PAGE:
Redskins' Blockers Unable to Hold the Line

By Dan Steinberg
Washington Post Staff Writer
Sunday, January 6, 2008

SEATTLE, Jan. 5 -- Stephon Heyer called the noise that swirled through Qwest Field "deafening." Pete Kendall said it was so loud that he couldn't hear a word Todd Collins was saying, despite standing next to the Washington Redskins quarterback. Antwaan Randle El said the clatter was "piercing." And Chris Samuels said the offensive line was "a tick slow all day getting off the ball, just because of the crowd noise."

The Seattle Seahawks have often boasted of the number of false starts caused by their roaring crowd; the Redskins only jumped once during their 35-14 loss Saturday, well below average for visiting teams. But the largest postseason crowd in stadium history affected Washington's offensive line in other ways. The Redskins were forced to use a silent count whenever Collins dropped into shotgun. They struggled to create movement on short-yardage running plays because they couldn't burst as quickly as they would in quieter environs. Collins said it was even difficult to call plays in the huddle.

The noise, players said, helped explain the pressure Collins faced for much of the afternoon. He was sacked three times, driven into the ground after several other plays, and had a defender in his face before throwing the crucial late-game interception that helped the Seahawks pull away. Collins said Seattle "did a great job rushing the passer," and his coach agreed.

"One of the things that happens to you when you are hesitant about snap counts and everything is that it makes it hard for your guys to get off" the line of scrimmage, Coach Joe Gibbs said. "It was extremely hard early in the game. It was very costly to us. We got off late in short yardage and some things like that, which makes it extremely tough on you."

The pressure on the quarterback abated when the Redskins moved to a no-huddle offense in the third quarter -- "we finally found our rhythm," center Casey Rabach said -- but Collins was harassed in the fourth quarter.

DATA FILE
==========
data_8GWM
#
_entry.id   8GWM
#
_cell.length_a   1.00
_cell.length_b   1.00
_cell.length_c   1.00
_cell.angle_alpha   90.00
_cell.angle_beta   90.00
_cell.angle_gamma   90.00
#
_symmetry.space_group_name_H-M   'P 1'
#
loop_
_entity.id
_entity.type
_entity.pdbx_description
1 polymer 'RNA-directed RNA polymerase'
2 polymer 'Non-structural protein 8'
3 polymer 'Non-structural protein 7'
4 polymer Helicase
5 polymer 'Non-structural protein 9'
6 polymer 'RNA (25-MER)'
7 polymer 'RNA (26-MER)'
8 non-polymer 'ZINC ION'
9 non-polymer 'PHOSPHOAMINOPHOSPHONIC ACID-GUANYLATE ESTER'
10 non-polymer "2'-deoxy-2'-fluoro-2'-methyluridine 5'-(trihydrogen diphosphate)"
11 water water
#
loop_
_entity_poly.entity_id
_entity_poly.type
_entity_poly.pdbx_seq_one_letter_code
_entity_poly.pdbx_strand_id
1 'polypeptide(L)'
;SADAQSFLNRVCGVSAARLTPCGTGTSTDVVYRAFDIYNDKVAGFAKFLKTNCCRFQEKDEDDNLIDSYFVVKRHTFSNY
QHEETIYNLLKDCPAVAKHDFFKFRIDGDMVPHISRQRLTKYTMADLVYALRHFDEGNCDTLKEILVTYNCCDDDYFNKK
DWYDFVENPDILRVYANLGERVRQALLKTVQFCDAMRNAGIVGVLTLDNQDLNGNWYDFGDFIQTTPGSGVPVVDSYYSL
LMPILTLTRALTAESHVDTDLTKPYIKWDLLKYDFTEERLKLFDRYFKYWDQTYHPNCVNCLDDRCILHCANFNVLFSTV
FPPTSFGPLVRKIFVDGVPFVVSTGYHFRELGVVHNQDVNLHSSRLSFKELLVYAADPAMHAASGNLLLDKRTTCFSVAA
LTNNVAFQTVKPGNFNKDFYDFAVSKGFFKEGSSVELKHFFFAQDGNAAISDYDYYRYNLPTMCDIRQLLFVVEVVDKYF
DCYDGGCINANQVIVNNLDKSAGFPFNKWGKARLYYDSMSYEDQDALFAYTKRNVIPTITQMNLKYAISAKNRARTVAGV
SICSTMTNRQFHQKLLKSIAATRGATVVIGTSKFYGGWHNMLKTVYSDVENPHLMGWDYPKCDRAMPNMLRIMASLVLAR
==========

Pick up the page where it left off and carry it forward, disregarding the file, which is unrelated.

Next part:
Much of the focus before the game was on the matchup between right tackle Heyer -- an undrafted rookie thrust into a starting role because of injuries -- and Seahawks defensive end Patrick Kerney, whose 14 1/2 sacks this season are the most of anyone in the playoffs. Heyer had help from tight ends, running backs and fullback Mike Sellers for much of the afternoon, and yet Kerney still roamed the backfield several times and was credited with four quarterback hurries.

"It's something you have to will your way through," Kerney said. "They were keeping a tight end and back in on me. The tackle would go down and check back out, in case I beat the first two guys, but that's life. I came into this game expecting that, I know that's going to happen and I expect the same thing to happen this week."

"He got me a few times, but it's a battle," Heyer said. "Today probably wasn't the best day I ever had out there. I can look back and say I did some good things here and there, but I always want more."

Teammates were more positive about Heyer, whose season in some ways typified the ups and downs of an offensive line that worked in a new left guard, right guard and right tackle. "I thought he played tough, man," Samuels said of Heyer. "I really like the young guy. He got his opportunity and he stepped up like a man."

"He's an undrafted rookie, you know what I mean, and he's going against one of the classier players in the league," assistant head coach-offense Joe Bugel said, referring to Kerney. "That guy beat a lot of people . . . you know what I mean? I thought Stephon held up real good. I think he's going to be" dominating.

As they reflected on the end of their erratic season, the offensive linemen took pride both in Heyer's development and in their ability to weather the season-ending injuries to guard Randy Thomas and tackle Jon Jansen. Samuels went up to Bugel after the game and told him he loved him. "He whipped this line into shape. He's a tough old man, and he's the best coach I've ever had," Samuels said.

But the linemen also acknowledged that this was not their finest game, from the second-half sequence in which the offense failed to gain the one yard needed for a first down on three consecutive chances, to the Seahawks defenders who piled on Collins.

"Obviously we try our best to keep people off of him," Kendall said. "It's a difficult situation in this league when you're down and you're forced to pass, when you have to use a silent count and you're playing on the road. All that stuff, that's the reality. It's not an excuse, professionals have to deal with that stuff. But we weren't able to make enough plays."

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